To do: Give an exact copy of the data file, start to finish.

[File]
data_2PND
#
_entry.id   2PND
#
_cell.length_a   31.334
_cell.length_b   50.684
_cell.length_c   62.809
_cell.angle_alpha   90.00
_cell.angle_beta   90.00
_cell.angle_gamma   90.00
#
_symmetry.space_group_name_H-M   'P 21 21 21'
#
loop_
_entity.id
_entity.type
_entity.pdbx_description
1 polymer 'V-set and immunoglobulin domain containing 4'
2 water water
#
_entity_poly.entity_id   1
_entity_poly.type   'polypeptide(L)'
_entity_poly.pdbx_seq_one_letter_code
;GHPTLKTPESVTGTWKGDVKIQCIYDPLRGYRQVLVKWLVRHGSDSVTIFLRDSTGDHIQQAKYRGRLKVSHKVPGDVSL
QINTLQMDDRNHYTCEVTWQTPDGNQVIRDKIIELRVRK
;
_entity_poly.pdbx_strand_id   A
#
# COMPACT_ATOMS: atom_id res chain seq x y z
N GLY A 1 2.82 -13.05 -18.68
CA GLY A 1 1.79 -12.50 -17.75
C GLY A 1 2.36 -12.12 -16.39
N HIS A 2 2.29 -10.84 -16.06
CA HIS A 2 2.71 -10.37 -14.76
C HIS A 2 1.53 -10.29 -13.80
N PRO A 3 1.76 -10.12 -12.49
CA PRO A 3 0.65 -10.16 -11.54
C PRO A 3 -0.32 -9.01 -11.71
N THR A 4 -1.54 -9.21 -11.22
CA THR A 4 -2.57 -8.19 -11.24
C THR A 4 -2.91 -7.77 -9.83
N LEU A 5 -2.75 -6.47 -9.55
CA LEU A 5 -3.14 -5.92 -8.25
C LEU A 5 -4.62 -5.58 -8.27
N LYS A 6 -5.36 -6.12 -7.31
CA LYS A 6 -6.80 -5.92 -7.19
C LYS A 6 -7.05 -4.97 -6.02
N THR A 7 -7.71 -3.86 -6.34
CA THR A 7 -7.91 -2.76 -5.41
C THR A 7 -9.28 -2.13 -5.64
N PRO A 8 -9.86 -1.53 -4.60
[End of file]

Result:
data_2PND
#
_entry.id   2PND
#
_cell.length_a   31.334
_cell.length_b   50.684
_cell.length_c   62.809
_cell.angle_alpha   90.00
_cell.angle_beta   90.00
_cell.angle_gamma   90.00
#
_symmetry.space_group_name_H-M   'P 21 21 21'
#
loop_
_entity.id
_entity.type
_entity.pdbx_description
1 polymer 'V-set and immunoglobulin domain containing 4'
2 water water
#
_entity_poly.entity_id   1
_entity_poly.type   'polypeptide(L)'
_entity_poly.pdbx_seq_one_letter_code
;GHPTLKTPESVTGTWKGDVKIQCIYDPLRGYRQVLVKWLVRHGSDSVTIFLRDSTGDHIQQAKYRGRLKVSHKVPGDVSL
QINTLQMDDRNHYTCEVTWQTPDGNQVIRDKIIELRVRK
;
_entity_poly.pdbx_strand_id   A
#
# COMPACT_ATOMS: atom_id res chain seq x y z
N GLY A 1 2.82 -13.05 -18.68
CA GLY A 1 1.79 -12.50 -17.75
C GLY A 1 2.36 -12.12 -16.39
N HIS A 2 2.29 -10.84 -16.06
CA HIS A 2 2.71 -10.37 -14.76
C HIS A 2 1.53 -10.29 -13.80
N PRO A 3 1.76 -10.12 -12.49
CA PRO A 3 0.65 -10.16 -11.54
C PRO A 3 -0.32 -9.01 -11.71
N THR A 4 -1.54 -9.21 -11.22
CA THR A 4 -2.57 -8.19 -11.24
C THR A 4 -2.91 -7.77 -9.83
N LEU A 5 -2.75 -6.47 -9.55
CA LEU A 5 -3.14 -5.92 -8.25
C LEU A 5 -4.62 -5.58 -8.27
N LYS A 6 -5.36 -6.12 -7.31
CA LYS A 6 -6.80 -5.92 -7.19
C LYS A 6 -7.05 -4.97 -6.02
N THR A 7 -7.71 -3.86 -6.34
CA THR A 7 -7.91 -2.76 -5.41
C THR A 7 -9.28 -2.13 -5.64
N PRO A 8 -9.86 -1.53 -4.60